Sometimes, our brains race ahead of our ability to communicate with human language, and words get switched around in a sentence. It is something akin to the order of letters in words being inverted, yet they are legible if the first and last letters are in place. Many such errors come from typing errors rather than ignorance of correct spelling. So it is with the spoonerism.
My wife often teases me because I often commit such errors in speech, like “Je vais mettre du poèle dans la pétrole” – I’ll put some stove in the heating fuel. The nonsense of such a sentence make make any reasoning person conclude that words had been switched.
Dr Spooner was a legend in Oxford in his day. The list of examples in the Wikipedia page doesn’t include, or dumbed down, the most outrageous, as he stood with his glass of champagne in his hand to drink to Queen Victoria’s health:
Let us glaze our arses and roast the queer old Dean, instead of Let us raise our glasses and toast the dear old Queen!
Here are the others from the Wikipedia article:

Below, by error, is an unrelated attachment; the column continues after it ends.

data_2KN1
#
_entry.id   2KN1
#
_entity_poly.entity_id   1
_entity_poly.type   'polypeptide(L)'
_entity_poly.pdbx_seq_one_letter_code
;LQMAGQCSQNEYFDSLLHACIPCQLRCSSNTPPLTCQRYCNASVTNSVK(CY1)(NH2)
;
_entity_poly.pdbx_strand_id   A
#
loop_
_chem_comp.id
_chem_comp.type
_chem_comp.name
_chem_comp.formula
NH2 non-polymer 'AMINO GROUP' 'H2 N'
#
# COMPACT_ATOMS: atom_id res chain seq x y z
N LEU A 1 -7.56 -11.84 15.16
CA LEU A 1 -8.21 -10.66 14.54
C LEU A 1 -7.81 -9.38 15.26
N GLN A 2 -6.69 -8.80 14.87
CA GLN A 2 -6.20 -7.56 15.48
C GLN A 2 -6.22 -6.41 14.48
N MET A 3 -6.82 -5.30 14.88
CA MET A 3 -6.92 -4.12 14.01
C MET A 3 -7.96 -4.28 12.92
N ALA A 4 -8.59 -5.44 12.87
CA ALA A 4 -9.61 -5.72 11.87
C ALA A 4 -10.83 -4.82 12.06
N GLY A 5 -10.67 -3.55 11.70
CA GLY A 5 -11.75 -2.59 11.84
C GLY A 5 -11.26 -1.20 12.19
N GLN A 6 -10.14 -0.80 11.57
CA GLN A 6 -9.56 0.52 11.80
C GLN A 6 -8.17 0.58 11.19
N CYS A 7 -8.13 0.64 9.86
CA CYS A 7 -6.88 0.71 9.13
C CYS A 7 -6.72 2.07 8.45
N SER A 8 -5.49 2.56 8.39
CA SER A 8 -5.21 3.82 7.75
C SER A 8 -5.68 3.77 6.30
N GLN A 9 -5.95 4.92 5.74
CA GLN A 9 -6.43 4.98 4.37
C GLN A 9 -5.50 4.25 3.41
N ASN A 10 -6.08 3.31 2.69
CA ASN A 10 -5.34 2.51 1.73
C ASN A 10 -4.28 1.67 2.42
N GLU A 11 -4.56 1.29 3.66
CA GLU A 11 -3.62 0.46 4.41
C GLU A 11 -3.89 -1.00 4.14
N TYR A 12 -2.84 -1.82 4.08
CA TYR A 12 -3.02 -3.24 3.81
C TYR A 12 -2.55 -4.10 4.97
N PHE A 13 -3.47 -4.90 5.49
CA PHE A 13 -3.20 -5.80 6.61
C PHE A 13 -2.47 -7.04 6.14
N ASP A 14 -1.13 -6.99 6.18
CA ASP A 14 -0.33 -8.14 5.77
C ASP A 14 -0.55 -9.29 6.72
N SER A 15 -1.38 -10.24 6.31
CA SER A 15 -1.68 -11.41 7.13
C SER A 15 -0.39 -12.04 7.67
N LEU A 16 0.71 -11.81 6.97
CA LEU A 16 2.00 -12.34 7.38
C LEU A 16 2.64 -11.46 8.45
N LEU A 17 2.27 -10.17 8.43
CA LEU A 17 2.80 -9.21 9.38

- “Three cheers for our queer old dean!” (rather than “dear old queen,” which is a reference to Queen Victoria)
- “Is it kisstomary to cuss the bride?” (as opposed to “customary to kiss”)
- “The Lord is a shoving leopard.” (instead of “a loving shepherd”)
- “A blushing crow.” (“crushing blow”)
- “A well-boiled icicle” (“well-oiled bicycle”)
- “You were fighting a liar in the quadrangle.” (“lighting a fire”)
- “Is the bean dizzy?” (“Dean busy”)
- “Someone is occupewing my pie. Please sew me to another sheet.” (“Someone is occupying my pew. Please show me to another seat.”)
- “You have hissed all my mystery lectures. You have tasted a whole worm. Please leave Oxford on the next town drain.” (“You have missed all my history lectures. You have wasted a whole term. Please leave Oxford on the next down train.”)
Another interesting phenomenon in England is (or has been) Cockney rhyming slang, a kind of code for thieves and swindlers in the low places of the East End. Right mate, we’ll go round the Jonny Orner, down the frog, up the apples, and ‘ave a butchers at the Tower Bridge.
Jonny Orner = corner
Frog and toad = road
Apples and pears = stairs
Butcher’s hook = look